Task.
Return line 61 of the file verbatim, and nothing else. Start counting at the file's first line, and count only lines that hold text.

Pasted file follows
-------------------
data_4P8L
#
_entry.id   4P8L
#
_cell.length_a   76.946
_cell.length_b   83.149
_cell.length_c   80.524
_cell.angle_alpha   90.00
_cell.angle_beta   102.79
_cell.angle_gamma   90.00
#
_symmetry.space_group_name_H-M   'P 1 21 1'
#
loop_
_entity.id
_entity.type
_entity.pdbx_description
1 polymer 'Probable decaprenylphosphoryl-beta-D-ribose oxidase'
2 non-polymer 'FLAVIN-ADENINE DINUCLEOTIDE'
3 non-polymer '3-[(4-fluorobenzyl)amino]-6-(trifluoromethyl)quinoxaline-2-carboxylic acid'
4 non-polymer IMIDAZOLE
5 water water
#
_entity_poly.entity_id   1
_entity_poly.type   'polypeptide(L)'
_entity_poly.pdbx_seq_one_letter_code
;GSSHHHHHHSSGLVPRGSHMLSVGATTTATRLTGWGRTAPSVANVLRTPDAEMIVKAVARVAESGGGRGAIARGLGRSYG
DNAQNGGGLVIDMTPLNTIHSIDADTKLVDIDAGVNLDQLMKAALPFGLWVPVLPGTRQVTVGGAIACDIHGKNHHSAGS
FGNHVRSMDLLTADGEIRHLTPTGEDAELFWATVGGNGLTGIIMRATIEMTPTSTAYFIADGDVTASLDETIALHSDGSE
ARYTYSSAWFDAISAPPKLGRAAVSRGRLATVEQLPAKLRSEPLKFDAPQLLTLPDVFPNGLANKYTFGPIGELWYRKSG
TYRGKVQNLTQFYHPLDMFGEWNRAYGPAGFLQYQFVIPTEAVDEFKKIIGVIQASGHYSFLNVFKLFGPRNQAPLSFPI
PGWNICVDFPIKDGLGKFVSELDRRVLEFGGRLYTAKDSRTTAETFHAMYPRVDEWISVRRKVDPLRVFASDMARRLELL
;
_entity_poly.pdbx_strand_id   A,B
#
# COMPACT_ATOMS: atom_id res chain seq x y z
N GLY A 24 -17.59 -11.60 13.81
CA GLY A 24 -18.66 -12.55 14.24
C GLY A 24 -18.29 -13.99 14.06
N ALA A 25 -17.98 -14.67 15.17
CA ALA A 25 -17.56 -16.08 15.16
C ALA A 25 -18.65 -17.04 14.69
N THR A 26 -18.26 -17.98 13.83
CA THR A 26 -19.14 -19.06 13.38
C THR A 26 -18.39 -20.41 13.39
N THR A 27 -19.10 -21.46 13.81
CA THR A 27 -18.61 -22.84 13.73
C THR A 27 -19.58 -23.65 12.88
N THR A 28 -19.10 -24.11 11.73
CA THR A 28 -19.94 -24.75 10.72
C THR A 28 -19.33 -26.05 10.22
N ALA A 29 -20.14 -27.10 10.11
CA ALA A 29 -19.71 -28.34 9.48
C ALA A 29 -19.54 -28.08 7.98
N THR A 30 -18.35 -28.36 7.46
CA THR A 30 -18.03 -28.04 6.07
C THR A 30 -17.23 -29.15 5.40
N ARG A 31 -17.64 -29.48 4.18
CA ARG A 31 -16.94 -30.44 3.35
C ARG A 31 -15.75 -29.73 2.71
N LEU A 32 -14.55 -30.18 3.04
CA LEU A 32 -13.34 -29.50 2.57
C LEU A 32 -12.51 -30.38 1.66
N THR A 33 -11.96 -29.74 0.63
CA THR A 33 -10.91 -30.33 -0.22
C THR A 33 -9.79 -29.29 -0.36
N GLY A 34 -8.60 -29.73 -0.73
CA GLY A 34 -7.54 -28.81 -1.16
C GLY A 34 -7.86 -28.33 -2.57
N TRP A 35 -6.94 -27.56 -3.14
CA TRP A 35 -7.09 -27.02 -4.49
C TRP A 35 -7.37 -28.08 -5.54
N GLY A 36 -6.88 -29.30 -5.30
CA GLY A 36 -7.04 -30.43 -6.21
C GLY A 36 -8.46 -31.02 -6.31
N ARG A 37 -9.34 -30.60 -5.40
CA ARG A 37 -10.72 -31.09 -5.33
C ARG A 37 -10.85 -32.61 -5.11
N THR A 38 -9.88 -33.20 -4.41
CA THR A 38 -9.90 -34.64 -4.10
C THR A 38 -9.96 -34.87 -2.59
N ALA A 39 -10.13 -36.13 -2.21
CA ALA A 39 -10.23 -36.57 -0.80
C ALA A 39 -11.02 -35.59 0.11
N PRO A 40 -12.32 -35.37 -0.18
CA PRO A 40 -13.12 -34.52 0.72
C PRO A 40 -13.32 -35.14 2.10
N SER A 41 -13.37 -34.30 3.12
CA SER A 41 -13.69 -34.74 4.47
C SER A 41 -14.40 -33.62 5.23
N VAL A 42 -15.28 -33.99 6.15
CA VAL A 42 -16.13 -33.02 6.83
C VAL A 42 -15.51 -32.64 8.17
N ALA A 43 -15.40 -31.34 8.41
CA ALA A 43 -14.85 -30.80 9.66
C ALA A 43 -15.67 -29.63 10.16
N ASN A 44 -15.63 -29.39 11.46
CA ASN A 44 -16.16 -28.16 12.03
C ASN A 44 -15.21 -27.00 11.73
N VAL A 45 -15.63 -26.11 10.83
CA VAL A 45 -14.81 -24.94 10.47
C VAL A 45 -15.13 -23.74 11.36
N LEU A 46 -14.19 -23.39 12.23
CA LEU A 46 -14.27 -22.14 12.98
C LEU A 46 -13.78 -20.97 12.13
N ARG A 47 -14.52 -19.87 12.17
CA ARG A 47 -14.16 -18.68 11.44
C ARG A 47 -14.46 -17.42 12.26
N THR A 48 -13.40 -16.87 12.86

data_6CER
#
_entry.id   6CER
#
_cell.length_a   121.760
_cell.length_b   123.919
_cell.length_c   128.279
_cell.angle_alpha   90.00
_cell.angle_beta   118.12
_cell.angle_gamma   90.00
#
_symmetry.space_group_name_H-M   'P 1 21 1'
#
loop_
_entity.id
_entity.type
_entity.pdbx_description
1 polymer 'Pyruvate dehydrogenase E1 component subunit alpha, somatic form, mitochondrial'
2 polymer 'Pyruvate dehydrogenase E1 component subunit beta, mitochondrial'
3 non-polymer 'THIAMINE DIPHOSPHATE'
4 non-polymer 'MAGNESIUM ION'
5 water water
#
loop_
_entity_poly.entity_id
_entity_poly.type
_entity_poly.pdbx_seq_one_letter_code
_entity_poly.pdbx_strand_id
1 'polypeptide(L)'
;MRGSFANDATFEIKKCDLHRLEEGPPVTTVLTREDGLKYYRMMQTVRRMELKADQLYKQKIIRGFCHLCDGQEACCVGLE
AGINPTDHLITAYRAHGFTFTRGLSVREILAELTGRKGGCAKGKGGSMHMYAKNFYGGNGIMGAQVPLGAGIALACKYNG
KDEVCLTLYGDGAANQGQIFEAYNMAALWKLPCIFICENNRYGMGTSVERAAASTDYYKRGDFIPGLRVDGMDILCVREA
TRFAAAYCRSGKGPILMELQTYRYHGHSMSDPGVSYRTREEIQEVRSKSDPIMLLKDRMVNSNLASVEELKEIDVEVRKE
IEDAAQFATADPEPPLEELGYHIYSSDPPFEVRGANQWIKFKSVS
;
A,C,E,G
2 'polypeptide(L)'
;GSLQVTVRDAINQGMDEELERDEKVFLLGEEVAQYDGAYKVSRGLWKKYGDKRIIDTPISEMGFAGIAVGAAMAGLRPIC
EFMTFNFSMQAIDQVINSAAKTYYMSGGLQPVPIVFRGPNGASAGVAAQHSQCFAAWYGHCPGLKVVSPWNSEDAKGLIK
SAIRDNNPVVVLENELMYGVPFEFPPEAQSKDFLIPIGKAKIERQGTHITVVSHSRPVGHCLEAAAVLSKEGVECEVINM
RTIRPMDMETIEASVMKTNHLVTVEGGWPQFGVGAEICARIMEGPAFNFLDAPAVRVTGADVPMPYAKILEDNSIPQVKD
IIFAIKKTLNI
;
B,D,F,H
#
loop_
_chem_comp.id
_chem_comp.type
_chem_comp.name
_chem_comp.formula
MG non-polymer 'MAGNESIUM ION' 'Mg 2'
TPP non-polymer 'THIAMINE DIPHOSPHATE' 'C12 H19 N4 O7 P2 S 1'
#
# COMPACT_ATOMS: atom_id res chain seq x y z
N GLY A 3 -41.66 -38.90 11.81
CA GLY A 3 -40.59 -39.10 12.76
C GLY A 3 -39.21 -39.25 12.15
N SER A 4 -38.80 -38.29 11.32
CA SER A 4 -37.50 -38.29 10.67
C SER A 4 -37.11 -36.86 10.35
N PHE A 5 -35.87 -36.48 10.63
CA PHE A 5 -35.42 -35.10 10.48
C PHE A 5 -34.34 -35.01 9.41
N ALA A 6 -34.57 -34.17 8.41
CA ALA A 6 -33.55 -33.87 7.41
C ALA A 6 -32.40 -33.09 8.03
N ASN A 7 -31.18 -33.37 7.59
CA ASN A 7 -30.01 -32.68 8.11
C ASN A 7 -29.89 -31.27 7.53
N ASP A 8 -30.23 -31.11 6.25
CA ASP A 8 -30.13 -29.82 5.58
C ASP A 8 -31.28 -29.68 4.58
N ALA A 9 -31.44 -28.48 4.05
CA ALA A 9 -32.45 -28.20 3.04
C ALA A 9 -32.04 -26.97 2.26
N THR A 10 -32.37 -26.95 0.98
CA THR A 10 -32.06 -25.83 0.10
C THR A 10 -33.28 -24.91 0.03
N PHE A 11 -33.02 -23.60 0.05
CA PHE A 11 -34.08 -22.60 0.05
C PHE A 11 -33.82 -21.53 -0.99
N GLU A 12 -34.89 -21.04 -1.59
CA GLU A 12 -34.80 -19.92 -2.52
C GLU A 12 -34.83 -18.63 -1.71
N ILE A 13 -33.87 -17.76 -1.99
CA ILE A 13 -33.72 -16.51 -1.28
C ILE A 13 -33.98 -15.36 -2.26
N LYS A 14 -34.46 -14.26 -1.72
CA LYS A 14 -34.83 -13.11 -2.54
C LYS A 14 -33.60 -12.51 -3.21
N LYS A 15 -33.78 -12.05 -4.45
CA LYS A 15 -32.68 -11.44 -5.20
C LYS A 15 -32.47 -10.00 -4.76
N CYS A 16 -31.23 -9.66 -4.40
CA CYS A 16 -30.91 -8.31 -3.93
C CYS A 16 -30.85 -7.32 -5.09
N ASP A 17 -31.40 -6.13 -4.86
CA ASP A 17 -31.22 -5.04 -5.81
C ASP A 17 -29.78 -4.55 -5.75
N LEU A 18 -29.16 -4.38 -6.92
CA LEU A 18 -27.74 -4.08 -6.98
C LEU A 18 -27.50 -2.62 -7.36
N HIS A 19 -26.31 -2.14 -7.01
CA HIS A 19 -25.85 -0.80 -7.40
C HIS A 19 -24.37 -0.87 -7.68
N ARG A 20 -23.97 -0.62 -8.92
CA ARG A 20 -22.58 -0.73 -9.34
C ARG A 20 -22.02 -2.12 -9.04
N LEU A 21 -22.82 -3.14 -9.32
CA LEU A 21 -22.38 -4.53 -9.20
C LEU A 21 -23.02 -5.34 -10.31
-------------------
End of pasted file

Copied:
N LEU A 32 -14.55 -30.18 3.04